Princess Badoura - WMODA | Wiener Museum

Princess Badoura

Princess Badoura was the most prestigious and expensive figure ever made by Royal Doulton. It was made to order for wealthy clients for nearly 50 years and a special color version was devised for Harrods of London. Three different models are on display in the Fantastique exhibit at WMODA and Princess Badoura is one of the stars of the Celebration of Ceramic Art weekend.

In the Tales of the Arabian Nights, Badoura is a princess of China and the most beautiful woman ever seen upon the earth. She magically falls in love in her sleep with Prince Camar of Persia thanks to the supernatural antics of two genies, who boast of their rival beauty. In defiance of their families, the young couple steadfastly refuse to marry anyone else until they are reunited after a quest for each other across Arabia. Their dreams come true and the princess travels to her wedding in great splendor on the back of an elephant. This enchanting story was illustrated by Edmund Dulac in 1907 and by George Barbier in 1922.

The exquisite spectacle of the princess on her wedding day was modeled by Harry Stanton as a centerpiece for the Wembley Exhibition in 1924 and joined Royal Doulton’s Prestige collection in 1952. Only the most experienced ceramic artists were entrusted with the laborious decoration of this monumental figure which stands 20 inches high. It required over 160 hours of intricate painting and five kiln firings before gilders added the final embellishments of 22 carat gold. A new color version HN3921 was devised for Harrods department store in London in 1996 and a small limited edition version was modeled in 2001. In 2013, a miniature version HN5651 was launched to celebrate the centenary of the HN collection. The Wiener collection also includes a unique color trial which is on display in the Fantastique exhibit.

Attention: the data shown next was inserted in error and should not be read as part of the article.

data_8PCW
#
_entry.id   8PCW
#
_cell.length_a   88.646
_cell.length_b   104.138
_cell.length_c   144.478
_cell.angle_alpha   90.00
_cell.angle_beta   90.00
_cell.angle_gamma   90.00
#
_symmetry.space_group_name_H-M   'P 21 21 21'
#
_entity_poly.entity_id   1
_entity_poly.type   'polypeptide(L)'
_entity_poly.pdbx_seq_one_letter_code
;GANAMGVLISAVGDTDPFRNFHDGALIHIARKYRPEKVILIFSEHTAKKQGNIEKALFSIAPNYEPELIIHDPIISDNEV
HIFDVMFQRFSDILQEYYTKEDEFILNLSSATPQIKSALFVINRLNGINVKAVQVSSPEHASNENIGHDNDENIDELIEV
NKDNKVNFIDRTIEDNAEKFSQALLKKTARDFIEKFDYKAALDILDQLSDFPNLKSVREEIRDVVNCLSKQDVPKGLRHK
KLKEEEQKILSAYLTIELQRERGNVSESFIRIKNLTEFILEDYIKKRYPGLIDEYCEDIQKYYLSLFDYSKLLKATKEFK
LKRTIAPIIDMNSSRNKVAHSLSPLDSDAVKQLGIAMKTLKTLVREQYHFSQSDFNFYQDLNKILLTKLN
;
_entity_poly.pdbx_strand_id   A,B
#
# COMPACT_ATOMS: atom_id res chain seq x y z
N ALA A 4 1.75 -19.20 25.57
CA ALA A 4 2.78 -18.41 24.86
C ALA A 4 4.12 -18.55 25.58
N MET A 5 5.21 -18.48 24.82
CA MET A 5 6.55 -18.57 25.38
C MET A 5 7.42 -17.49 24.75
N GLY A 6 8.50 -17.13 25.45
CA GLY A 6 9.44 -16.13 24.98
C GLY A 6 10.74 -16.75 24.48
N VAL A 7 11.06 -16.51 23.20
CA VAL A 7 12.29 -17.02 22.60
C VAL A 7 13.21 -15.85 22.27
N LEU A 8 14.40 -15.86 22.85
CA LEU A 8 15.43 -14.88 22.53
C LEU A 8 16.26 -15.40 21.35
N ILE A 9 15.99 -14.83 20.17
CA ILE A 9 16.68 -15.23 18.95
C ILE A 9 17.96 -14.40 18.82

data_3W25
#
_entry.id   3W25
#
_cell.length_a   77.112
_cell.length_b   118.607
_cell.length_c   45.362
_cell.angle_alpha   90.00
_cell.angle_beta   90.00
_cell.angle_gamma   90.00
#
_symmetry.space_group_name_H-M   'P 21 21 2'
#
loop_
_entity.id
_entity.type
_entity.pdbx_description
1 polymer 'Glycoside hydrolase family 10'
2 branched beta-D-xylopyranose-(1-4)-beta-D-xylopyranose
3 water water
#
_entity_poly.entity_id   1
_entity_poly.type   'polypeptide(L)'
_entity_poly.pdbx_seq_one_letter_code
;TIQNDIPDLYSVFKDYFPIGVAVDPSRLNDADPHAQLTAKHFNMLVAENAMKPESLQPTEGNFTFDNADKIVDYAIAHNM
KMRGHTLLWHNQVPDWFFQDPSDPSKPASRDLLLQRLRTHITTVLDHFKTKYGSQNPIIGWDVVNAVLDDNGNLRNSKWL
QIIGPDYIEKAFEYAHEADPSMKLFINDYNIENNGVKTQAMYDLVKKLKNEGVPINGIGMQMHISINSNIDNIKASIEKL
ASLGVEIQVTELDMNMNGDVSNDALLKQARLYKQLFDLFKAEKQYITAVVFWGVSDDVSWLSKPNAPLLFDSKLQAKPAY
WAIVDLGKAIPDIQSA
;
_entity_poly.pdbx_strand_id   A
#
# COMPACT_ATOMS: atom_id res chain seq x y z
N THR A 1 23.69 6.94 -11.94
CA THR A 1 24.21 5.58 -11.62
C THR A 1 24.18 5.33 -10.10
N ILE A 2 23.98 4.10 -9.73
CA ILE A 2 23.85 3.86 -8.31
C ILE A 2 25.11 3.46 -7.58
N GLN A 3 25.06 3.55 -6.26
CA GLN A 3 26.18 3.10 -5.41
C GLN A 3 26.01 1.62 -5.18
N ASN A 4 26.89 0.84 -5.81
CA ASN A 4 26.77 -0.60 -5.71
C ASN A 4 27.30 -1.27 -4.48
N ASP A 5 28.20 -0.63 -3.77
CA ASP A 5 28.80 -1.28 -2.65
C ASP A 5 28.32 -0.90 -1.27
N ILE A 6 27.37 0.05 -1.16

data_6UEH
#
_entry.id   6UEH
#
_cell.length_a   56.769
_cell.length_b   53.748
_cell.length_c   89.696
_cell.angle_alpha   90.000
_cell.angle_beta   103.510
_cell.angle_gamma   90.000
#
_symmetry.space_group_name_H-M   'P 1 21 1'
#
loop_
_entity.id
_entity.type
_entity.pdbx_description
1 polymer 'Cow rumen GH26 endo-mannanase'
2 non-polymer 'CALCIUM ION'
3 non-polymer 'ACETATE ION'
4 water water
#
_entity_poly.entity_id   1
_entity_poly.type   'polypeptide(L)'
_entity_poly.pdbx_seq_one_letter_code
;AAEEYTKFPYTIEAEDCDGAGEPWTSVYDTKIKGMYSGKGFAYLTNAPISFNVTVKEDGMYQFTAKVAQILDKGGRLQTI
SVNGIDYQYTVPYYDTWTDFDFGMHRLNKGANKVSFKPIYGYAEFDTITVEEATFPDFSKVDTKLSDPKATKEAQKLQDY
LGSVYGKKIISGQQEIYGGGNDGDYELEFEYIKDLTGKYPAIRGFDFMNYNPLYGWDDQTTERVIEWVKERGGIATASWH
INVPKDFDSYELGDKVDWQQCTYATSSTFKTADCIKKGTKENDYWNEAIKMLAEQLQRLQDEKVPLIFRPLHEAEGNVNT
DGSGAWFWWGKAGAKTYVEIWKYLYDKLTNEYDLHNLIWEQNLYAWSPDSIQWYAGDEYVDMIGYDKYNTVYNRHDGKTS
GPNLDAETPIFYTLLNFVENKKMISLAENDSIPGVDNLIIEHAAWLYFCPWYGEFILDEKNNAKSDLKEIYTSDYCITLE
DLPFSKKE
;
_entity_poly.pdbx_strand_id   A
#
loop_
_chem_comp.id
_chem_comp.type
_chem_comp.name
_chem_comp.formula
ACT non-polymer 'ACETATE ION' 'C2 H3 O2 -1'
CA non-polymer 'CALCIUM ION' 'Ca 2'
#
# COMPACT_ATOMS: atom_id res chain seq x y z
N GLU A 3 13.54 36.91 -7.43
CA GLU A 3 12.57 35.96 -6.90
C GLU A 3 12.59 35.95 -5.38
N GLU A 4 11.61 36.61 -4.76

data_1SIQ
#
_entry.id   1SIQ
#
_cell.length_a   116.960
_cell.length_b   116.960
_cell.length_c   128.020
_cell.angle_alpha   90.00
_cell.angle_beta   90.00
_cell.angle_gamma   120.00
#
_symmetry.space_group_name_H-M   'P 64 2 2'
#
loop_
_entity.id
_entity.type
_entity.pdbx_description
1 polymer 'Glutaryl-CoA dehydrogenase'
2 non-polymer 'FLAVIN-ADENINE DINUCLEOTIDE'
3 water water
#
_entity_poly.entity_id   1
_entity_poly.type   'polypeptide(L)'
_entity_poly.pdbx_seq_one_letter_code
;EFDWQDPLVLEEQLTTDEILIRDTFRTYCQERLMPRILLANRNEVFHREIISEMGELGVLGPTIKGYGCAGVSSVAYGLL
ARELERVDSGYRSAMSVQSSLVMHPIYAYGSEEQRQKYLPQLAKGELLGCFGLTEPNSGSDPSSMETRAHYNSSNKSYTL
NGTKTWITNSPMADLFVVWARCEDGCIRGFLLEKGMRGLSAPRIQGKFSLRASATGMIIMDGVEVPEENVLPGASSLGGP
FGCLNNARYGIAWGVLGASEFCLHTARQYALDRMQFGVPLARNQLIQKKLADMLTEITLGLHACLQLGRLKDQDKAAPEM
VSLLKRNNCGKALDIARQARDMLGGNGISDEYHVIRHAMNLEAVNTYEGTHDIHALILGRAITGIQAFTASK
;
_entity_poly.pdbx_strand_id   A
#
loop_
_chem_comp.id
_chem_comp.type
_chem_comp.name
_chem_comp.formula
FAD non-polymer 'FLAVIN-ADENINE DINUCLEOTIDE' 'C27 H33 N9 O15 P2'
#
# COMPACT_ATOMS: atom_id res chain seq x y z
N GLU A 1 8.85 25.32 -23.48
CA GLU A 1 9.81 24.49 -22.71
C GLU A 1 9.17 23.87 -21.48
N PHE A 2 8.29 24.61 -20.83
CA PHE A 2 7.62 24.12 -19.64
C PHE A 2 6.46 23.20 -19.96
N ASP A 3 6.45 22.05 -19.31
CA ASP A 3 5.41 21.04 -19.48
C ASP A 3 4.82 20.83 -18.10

One Thousand and One Nights is a collection of Middle Eastern folk tales which were first translated into English in the early 1700s and became known as the Arabian Nights. The narrator of the tales is Scheherazade whose execution is postponed by the king night after night so that he can hear the conclusion of her stories, which are a mixture of romances, tragedies, comedies and erotica. For 1001 nights she tells tales of genies, ghouls, sorcerers, magicians and legendary places often intermingled with real people.


Fantastique Exhibition